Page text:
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8 Sep 2017

Grogan K et al. Br J Clin Psychol 2018; 57: 99-115

Anxiety is one of the most common psychiatric comorbidities associated with ADHD, and can affect up to 47% of adults with ADHD. There is symptomatic overlap between ADHD and anxiety (e.g. restlessness, concentration difficulties, decreased attention, increased distractibility, mood swings and anger outbursts), which may lead to misdiagnosis. The aim of this study was to assess the ability of the widely used CAARS* and STAI self-report rating scales to differentiate between patients with ADHD and/or anxiety and a control population, and also between patient subgroups (ADHD vs anxiety vs ADHD plus anxiety). This study also aimed to assess overlapping response patterns across the CAARS and STAI subscales in patients with ADHD and/or anxiety.

In this cross-sectional study, a clinical sample of 52 adults with ADHD and/or anxiety (mean age 30.9 years) and an additional 74 adults without ADHD or anxiety (mean age 27.6 years) were recruited. The clinical sample consisted of 22 patients with ADHD (mean age 30.6 years), 14 patients with anxiety (mean age 31.1 years) and 16 patients with ADHD and anxiety (mean age 31.0 years). Participants were asked to complete the CAARS and STAI rating scales via an online platform. Sensitivity and specificity rates were calculated for each subscale of the CAARS and STAI for the whole sample, and specificity rates for the clinical sample were also obtained. A comparison of mean scores indicated that the clinical sample scored higher on both the CAARS and STAI subscales than the control sample (p<0.005). A cluster analysis was used to assess the pattern of responses of all participants on the CAARS and STAI self-report measures in order to assess overlapping symptoms. The different clusters that were assessed included: ‘inattention/memory’, ‘emotions/well-being’ and ‘hyperactivity, impulsivity and anxiety’. For each of the three cluster groups, observation of the means showed that the clinical sample scored significantly higher compared with the control sample (p<0.001).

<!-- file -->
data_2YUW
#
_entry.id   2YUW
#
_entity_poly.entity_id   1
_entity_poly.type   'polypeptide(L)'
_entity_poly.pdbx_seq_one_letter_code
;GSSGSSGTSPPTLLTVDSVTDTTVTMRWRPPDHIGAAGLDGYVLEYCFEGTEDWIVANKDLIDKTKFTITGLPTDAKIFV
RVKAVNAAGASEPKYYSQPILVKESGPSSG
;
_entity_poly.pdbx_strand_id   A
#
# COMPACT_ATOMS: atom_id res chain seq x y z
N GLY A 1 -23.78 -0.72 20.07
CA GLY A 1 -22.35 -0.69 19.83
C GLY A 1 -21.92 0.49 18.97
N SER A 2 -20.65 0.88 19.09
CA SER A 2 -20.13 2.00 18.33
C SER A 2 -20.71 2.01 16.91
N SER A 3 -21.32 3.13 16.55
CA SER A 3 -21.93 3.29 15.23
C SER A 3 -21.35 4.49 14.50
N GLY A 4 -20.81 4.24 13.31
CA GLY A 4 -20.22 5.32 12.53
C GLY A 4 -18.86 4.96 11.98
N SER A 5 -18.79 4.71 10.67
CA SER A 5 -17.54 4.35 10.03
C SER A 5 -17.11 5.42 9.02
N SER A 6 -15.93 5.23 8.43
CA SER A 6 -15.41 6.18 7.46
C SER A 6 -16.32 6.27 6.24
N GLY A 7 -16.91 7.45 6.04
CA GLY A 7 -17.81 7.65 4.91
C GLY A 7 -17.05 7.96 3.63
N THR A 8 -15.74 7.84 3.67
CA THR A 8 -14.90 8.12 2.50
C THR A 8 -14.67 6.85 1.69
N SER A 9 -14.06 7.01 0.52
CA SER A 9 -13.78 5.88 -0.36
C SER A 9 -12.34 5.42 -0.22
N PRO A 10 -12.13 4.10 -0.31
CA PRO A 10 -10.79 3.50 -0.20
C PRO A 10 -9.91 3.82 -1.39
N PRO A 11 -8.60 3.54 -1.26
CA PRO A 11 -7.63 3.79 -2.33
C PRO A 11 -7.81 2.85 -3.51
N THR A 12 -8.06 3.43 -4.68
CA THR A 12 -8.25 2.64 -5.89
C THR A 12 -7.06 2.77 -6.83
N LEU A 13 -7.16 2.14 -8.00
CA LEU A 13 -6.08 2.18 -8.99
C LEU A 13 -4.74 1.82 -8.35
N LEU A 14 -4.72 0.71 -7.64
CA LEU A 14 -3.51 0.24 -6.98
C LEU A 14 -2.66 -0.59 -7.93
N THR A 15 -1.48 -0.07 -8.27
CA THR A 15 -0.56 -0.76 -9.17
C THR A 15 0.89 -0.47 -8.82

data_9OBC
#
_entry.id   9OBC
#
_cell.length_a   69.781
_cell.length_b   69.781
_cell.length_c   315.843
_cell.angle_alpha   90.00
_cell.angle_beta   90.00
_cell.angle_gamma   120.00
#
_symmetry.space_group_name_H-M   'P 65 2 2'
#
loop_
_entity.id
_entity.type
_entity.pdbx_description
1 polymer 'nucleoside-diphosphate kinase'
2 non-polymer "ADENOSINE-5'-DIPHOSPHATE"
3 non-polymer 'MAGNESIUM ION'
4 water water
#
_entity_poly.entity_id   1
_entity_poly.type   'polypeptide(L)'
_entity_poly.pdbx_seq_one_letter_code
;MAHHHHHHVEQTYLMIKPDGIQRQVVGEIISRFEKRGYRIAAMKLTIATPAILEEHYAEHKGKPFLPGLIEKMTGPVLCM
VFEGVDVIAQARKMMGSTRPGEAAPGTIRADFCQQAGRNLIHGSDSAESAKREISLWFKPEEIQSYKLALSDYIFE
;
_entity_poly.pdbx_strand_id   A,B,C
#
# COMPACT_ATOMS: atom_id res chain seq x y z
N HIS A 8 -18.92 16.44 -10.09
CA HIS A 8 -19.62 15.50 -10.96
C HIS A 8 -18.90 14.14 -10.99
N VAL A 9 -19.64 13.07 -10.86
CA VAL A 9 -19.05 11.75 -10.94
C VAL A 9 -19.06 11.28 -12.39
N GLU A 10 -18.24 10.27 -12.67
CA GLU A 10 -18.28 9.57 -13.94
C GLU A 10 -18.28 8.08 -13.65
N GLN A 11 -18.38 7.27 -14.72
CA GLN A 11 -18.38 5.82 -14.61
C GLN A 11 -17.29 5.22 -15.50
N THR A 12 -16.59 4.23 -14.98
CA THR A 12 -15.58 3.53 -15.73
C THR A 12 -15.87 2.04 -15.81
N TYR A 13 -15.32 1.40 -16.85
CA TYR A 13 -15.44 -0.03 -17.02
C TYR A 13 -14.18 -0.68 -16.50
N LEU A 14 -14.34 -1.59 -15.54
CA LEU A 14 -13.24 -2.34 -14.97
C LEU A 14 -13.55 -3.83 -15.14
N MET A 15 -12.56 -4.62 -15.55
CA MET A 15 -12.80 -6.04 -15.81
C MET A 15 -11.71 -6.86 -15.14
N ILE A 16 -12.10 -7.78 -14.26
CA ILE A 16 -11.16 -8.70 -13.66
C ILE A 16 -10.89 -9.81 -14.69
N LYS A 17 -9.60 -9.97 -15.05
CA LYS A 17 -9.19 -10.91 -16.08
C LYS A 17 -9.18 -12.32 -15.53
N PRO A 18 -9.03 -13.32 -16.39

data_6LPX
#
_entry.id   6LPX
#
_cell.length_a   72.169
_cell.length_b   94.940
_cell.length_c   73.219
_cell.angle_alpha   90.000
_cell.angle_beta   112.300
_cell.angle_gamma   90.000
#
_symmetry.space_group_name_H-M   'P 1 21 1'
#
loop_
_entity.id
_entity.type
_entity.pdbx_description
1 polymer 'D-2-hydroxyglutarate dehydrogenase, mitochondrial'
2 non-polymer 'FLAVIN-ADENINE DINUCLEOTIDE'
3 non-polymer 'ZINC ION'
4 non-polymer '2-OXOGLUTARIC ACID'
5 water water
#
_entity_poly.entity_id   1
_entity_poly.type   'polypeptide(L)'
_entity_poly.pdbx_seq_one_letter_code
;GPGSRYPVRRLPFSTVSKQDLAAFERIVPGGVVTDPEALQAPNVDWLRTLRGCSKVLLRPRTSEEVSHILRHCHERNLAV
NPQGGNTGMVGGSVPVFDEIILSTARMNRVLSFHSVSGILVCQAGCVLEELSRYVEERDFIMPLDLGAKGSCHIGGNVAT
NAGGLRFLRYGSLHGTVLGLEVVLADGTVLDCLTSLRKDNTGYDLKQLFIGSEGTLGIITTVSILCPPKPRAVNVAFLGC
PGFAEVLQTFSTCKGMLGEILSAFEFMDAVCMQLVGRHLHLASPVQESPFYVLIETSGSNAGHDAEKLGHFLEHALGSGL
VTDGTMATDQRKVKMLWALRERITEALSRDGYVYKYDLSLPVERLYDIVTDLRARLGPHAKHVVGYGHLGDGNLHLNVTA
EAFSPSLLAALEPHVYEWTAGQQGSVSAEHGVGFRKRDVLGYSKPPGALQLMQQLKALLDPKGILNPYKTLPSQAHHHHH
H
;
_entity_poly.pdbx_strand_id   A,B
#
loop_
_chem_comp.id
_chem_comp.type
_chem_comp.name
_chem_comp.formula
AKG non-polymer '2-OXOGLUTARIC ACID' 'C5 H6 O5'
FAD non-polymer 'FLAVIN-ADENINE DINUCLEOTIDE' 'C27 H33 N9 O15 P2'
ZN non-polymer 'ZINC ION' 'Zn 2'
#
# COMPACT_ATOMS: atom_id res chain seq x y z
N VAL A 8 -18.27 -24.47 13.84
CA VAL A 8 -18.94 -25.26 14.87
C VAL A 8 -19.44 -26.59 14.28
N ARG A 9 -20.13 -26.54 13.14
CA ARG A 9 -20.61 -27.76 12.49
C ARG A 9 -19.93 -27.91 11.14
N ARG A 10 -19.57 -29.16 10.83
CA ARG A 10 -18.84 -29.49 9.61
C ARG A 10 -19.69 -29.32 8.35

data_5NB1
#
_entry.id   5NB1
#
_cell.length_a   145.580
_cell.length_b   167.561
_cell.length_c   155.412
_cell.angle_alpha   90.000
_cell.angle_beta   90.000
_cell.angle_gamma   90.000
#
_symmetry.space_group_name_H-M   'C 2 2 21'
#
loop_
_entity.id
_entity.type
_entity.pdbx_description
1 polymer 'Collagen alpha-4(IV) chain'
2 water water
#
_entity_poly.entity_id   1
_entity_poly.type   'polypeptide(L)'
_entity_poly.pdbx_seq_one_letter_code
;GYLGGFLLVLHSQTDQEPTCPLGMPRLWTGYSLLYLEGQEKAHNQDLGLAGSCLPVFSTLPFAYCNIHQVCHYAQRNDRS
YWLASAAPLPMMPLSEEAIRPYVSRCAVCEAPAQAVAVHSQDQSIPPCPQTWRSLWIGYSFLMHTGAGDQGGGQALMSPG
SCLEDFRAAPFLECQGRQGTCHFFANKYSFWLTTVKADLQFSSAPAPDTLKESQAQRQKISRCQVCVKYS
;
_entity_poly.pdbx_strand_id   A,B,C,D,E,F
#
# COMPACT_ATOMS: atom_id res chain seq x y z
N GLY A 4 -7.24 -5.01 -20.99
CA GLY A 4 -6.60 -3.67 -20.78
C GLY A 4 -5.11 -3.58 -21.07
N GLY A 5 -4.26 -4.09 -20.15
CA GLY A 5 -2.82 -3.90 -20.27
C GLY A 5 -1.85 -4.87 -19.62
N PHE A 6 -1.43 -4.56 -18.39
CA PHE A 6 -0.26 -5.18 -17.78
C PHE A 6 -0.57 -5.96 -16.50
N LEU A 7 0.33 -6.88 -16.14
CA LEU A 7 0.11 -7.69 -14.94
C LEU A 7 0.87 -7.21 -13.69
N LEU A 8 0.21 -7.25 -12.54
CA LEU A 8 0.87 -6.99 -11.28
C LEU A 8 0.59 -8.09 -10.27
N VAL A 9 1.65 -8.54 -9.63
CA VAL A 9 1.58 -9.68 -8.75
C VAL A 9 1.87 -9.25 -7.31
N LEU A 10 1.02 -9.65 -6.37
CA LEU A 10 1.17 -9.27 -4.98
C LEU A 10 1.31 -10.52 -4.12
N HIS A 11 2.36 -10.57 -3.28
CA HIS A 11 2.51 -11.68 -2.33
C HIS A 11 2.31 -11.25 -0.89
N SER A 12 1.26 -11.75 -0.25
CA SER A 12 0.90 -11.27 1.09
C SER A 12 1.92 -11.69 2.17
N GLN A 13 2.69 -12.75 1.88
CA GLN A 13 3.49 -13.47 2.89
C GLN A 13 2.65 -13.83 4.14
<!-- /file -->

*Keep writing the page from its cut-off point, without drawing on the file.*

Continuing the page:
Results from the study showed that, overall, the specificity rates of both the CAARS and STAI rating scales were good. However, poorer discriminant ability was observed in the clinical sample versus the whole sample for both rating scales, with specificity rates in the clinical sample falling below the 70% threshold for the CAARS inattention/memory problems subscale (50.00%), the CAARS impulsivity/emotional lability subscale (64.29%), the CAARS inattention symptoms subscale (42.86%) and the STAI trait subscale (63.64%). The clinical sample scored significantly higher on all subscales versus controls (p<0.005) for both the CAARS and STAI scales. There were significant differences between clinical subgroups observed for CAARS inattention/memory (p=0.001), CAARS problems with self-concept (p=0.039), CAARS inattentive symptoms (p=0.001) and STAI trait (p=0.025).

The study also aimed to propose changes to be made to the current versions of the CAARS DSM total symptoms and CAARS ADHD index, and STAI scales for differential diagnostic use between ADHD and/or anxiety based on results from the cluster analysis. This analysis showed a significant difference (p<0.001) between clinical subgroups for the ‘inattention/memory’ and ‘emotions/well-being’ clusters, and for the ‘hyperactivity, impulsivity and anxiety’ cluster. Therefore, this article suggests that these clusters may contain items that distinguish between the three clinical subgroups.

Limitations of this study included the small sample size and participant diagnoses not being confirmed using a semi-structured clinical interview. Moreover, a different analysis method (e.g. two-step clustering using larger samples) could have provided further insight.

The authors concluded that clinicians should be made aware of the limitations of the CAARS and STAI scales in differentiating between symptoms of ADHD and anxiety, and an alternative approach should be considered when making a differential diagnosis of ADHD in the context of anxiety. Recommendations for modified CAARS and STAI rating scales included use of inattentive items only for CAARS and exclusion of state anxiety-present items on STAI.

Read more about these recommendations for differential and comorbid diagnoses of ADHD and anxiety in adults here


*The Conners’ Adult ADHD Diagnostic Interview for DSM-IV (CAARS) is made up of 66 items which can be subdivided into eight subscales: inattention/memory problems, hyperactivity/restlessness, impulsivity/emotional lability, problems with self-conception, DSM-IV inattentive symptoms, DSM-IV hyperactive/impulsive symptoms, DSM-IV ADHD total symptoms and ADHD index. Ratings are given on a 4-point scale (responses include: “Not at all, never”, “Just a little, once in a while”, “Pretty much, often” and “Very much, very frequently”), with individuals scoring T>70 likely to meet the diagnosis for ADHD

The State Trait Anxiety Inventory (STAI) is a 40-item questionnaire relating to current and general symptoms of anxiety. All items are rated on a 4-point scale (responses include: “Almost never”, “Sometimes”, “Often” and “Almost always”). T>70 is a positive diagnosis for anxiety

Grogan K, Gormley CI, Rooney B, et al. Differential diagnosis and comorbidity of ADHD and anxiety in adults. Br J Clin Psychol 2018; 57: 99-115.

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